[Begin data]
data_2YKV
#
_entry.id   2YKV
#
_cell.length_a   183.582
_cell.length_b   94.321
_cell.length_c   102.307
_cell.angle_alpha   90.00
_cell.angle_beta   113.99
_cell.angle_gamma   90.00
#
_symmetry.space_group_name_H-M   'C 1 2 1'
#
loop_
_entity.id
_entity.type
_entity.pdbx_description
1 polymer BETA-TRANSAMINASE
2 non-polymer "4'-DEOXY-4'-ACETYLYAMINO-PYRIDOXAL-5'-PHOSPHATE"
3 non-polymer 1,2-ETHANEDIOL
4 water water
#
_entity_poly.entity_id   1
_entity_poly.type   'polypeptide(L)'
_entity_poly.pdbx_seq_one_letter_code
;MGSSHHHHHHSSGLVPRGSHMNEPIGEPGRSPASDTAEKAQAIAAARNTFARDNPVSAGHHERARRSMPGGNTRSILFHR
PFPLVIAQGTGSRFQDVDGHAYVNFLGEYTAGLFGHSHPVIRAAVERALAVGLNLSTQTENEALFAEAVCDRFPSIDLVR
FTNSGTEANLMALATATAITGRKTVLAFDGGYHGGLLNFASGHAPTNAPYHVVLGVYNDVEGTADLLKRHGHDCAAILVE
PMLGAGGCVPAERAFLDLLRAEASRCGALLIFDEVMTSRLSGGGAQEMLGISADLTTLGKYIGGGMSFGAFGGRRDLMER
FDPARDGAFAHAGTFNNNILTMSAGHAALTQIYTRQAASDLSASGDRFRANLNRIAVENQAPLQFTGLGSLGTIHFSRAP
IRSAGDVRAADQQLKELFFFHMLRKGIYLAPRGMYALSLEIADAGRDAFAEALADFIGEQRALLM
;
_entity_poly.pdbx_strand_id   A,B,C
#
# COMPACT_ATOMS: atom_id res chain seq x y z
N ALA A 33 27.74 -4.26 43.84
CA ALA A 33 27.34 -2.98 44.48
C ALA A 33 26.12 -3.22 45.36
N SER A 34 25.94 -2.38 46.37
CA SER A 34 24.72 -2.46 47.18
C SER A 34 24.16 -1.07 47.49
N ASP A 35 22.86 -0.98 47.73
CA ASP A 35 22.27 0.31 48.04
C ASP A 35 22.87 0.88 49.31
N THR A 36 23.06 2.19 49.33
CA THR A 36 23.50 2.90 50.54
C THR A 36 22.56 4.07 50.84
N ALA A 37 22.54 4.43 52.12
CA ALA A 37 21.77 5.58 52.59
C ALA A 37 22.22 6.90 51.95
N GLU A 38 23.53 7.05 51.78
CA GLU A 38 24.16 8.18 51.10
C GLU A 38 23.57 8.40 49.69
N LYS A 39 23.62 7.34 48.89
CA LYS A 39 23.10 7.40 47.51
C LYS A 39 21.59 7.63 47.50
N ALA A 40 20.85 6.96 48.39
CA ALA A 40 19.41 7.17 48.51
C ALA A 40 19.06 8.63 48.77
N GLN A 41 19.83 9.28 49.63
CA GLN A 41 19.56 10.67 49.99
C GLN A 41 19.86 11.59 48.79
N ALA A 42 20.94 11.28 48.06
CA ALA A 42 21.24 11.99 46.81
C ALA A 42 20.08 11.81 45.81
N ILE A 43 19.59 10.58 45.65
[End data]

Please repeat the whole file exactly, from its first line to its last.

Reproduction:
data_2YKV
#
_entry.id   2YKV
#
_cell.length_a   183.582
_cell.length_b   94.321
_cell.length_c   102.307
_cell.angle_alpha   90.00
_cell.angle_beta   113.99
_cell.angle_gamma   90.00
#
_symmetry.space_group_name_H-M   'C 1 2 1'
#
loop_
_entity.id
_entity.type
_entity.pdbx_description
1 polymer BETA-TRANSAMINASE
2 non-polymer "4'-DEOXY-4'-ACETYLYAMINO-PYRIDOXAL-5'-PHOSPHATE"
3 non-polymer 1,2-ETHANEDIOL
4 water water
#
_entity_poly.entity_id   1
_entity_poly.type   'polypeptide(L)'
_entity_poly.pdbx_seq_one_letter_code
;MGSSHHHHHHSSGLVPRGSHMNEPIGEPGRSPASDTAEKAQAIAAARNTFARDNPVSAGHHERARRSMPGGNTRSILFHR
PFPLVIAQGTGSRFQDVDGHAYVNFLGEYTAGLFGHSHPVIRAAVERALAVGLNLSTQTENEALFAEAVCDRFPSIDLVR
FTNSGTEANLMALATATAITGRKTVLAFDGGYHGGLLNFASGHAPTNAPYHVVLGVYNDVEGTADLLKRHGHDCAAILVE
PMLGAGGCVPAERAFLDLLRAEASRCGALLIFDEVMTSRLSGGGAQEMLGISADLTTLGKYIGGGMSFGAFGGRRDLMER
FDPARDGAFAHAGTFNNNILTMSAGHAALTQIYTRQAASDLSASGDRFRANLNRIAVENQAPLQFTGLGSLGTIHFSRAP
IRSAGDVRAADQQLKELFFFHMLRKGIYLAPRGMYALSLEIADAGRDAFAEALADFIGEQRALLM
;
_entity_poly.pdbx_strand_id   A,B,C
#
# COMPACT_ATOMS: atom_id res chain seq x y z
N ALA A 33 27.74 -4.26 43.84
CA ALA A 33 27.34 -2.98 44.48
C ALA A 33 26.12 -3.22 45.36
N SER A 34 25.94 -2.38 46.37
CA SER A 34 24.72 -2.46 47.18
C SER A 34 24.16 -1.07 47.49
N ASP A 35 22.86 -0.98 47.73
CA ASP A 35 22.27 0.31 48.04
C ASP A 35 22.87 0.88 49.31
N THR A 36 23.06 2.19 49.33
CA THR A 36 23.50 2.90 50.54
C THR A 36 22.56 4.07 50.84
N ALA A 37 22.54 4.43 52.12
CA ALA A 37 21.77 5.58 52.59
C ALA A 37 22.22 6.90 51.95
N GLU A 38 23.53 7.05 51.78
CA GLU A 38 24.16 8.18 51.10
C GLU A 38 23.57 8.40 49.69
N LYS A 39 23.62 7.34 48.89
CA LYS A 39 23.10 7.40 47.51
C LYS A 39 21.59 7.63 47.50
N ALA A 40 20.85 6.96 48.39
CA ALA A 40 19.41 7.17 48.51
C ALA A 40 19.06 8.63 48.77
N GLN A 41 19.83 9.28 49.63
CA GLN A 41 19.56 10.67 49.99
C GLN A 41 19.86 11.59 48.79
N ALA A 42 20.94 11.28 48.06
CA ALA A 42 21.24 11.99 46.81
C ALA A 42 20.08 11.81 45.81
N ILE A 43 19.59 10.58 45.65